Being a salon owner comes with many benefits, and having a great team behind you is a huge win, but an issue that often comes up on my Salon Team Training Facebook group is dealing with staff who have become lazy or unmotivated. Nobody wants to fire their staff, and I get it: it’s a tough decision. But here’s one method I use that helps me decide if someone isn’t fitting in really well, and what to do about it: the Willing versus Skilled model.
This model helps you to:
- Determine where your stylist is in their skill vs willingness
- Choose how you need to approach the situation
In the diagram attached the horizontal axis gauges whether the person is unskilled or skilled. The vertical axis is whether they’re willing or unwilling.
Willing vs Skilled Model
Quadrant A – (unskilled but willing)
If someone is in quadrant A (unskilled but willing), they need training—they have the right mindset and attitude, but they need some guidance in order to get up to speed with the rest of your team. This is where you as a leader need to step in and provide them with the tools they need to succeed.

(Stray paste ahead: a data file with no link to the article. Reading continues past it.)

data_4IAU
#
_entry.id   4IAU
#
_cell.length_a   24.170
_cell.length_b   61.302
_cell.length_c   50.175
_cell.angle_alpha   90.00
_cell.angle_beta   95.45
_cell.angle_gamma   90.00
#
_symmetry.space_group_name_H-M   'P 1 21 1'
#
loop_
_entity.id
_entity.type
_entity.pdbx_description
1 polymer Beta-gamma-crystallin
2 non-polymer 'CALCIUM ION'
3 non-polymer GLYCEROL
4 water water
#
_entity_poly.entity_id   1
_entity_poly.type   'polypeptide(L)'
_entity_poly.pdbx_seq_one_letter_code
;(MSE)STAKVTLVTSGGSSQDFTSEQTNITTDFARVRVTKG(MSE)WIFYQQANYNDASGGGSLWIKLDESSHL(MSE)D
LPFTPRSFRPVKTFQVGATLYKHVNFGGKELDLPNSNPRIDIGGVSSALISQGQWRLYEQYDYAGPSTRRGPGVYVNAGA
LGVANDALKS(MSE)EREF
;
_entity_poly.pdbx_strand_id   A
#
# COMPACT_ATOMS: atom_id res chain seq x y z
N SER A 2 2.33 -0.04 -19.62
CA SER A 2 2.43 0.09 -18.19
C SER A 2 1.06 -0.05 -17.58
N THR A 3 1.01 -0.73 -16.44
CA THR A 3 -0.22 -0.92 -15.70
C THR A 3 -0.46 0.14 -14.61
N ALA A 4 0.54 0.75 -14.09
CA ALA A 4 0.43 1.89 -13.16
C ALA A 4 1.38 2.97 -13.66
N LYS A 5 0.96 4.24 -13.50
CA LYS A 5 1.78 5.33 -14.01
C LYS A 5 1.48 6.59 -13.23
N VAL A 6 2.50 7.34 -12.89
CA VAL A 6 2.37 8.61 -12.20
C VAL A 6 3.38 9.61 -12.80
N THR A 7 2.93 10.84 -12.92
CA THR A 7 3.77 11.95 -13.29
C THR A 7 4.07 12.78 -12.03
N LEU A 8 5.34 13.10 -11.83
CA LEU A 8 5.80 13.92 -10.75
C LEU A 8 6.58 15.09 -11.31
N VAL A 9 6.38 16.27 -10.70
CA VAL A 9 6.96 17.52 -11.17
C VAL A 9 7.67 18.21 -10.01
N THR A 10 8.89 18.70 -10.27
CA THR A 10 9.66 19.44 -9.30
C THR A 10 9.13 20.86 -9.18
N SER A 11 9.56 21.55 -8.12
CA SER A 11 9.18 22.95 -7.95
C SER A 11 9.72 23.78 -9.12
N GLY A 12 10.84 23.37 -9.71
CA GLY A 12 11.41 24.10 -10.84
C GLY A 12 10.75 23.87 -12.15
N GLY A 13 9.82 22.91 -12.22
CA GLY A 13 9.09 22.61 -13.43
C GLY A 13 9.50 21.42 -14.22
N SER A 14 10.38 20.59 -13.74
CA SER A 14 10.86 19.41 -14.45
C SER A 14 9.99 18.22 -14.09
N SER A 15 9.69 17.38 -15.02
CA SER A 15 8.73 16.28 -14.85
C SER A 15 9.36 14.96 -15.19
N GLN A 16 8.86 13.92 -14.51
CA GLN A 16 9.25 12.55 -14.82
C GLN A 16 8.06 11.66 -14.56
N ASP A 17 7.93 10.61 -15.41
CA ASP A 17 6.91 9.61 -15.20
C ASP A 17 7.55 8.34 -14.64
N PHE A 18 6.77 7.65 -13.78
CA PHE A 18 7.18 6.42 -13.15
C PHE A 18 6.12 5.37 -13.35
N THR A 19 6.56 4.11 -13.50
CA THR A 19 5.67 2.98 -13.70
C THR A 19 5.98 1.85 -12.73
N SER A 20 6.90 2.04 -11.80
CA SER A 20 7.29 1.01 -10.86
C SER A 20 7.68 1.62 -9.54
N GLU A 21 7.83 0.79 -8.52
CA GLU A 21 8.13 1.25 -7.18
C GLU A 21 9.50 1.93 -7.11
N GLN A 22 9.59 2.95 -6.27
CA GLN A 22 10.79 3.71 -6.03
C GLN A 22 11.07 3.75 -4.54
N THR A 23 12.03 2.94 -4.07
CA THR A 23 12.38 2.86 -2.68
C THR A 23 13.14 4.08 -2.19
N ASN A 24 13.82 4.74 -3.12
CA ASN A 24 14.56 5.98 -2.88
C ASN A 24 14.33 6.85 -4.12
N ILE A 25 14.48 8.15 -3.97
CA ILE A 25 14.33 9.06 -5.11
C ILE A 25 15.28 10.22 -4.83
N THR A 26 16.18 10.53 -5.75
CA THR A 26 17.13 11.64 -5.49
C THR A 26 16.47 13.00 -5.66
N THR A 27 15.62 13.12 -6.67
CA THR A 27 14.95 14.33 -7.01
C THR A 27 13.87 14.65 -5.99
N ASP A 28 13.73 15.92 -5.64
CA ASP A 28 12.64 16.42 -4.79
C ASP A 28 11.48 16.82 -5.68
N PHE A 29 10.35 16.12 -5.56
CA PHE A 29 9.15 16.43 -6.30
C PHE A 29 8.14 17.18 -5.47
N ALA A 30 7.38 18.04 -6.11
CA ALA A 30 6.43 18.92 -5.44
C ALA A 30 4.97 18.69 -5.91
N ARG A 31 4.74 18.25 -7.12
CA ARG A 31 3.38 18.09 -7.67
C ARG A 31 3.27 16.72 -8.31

Quadrant B – (willing and skilled)
If someone is willing and skilled (quadrant B), all they need is motivation—they know what to do and want to do it! Spend some time with this person to learn their motivation factors, and let them go for it!
Quadrant C – (unwilling and skilled)
But if someone is unwilling and skilled (quadrant C), then they need some straight talk and some motivation. When it comes to dealing with unwilling staff, it’s important to remember that not everyone is going to be on board with your vision, so this is where conflict resolution comes in. Don’t call them lazy or unwilling, don’t blame them as people, or otherwise diminish their value—coach them on their behavior instead of their character so you can get them back into quadrant A or B.
Quadrant D – (unwilling and unskilled)
This Quadrant is unwilling and unskilled or what I like to refer to as Course correction. It’s easy to get focused on the money you’re losing by letting a stylist go that you forget about everything else: the time and money it takes to hire and train a new employee, for example, or the fact that unhappy employees are bad for morale and productivity.
Personally I believe it’s better to call a firing “course correction” or “finding another business where they’ll be much happier”. After all, you’re not just looking at this person’s ability to bring in revenue—you’re also trying to help them find a place where they can be happy.
I hope this method helps make the process of determining your staff’s future at the salon a little more clear. For more methods, tips and a whole community of salon owners and stylists make sure you join us on my Facebook Page.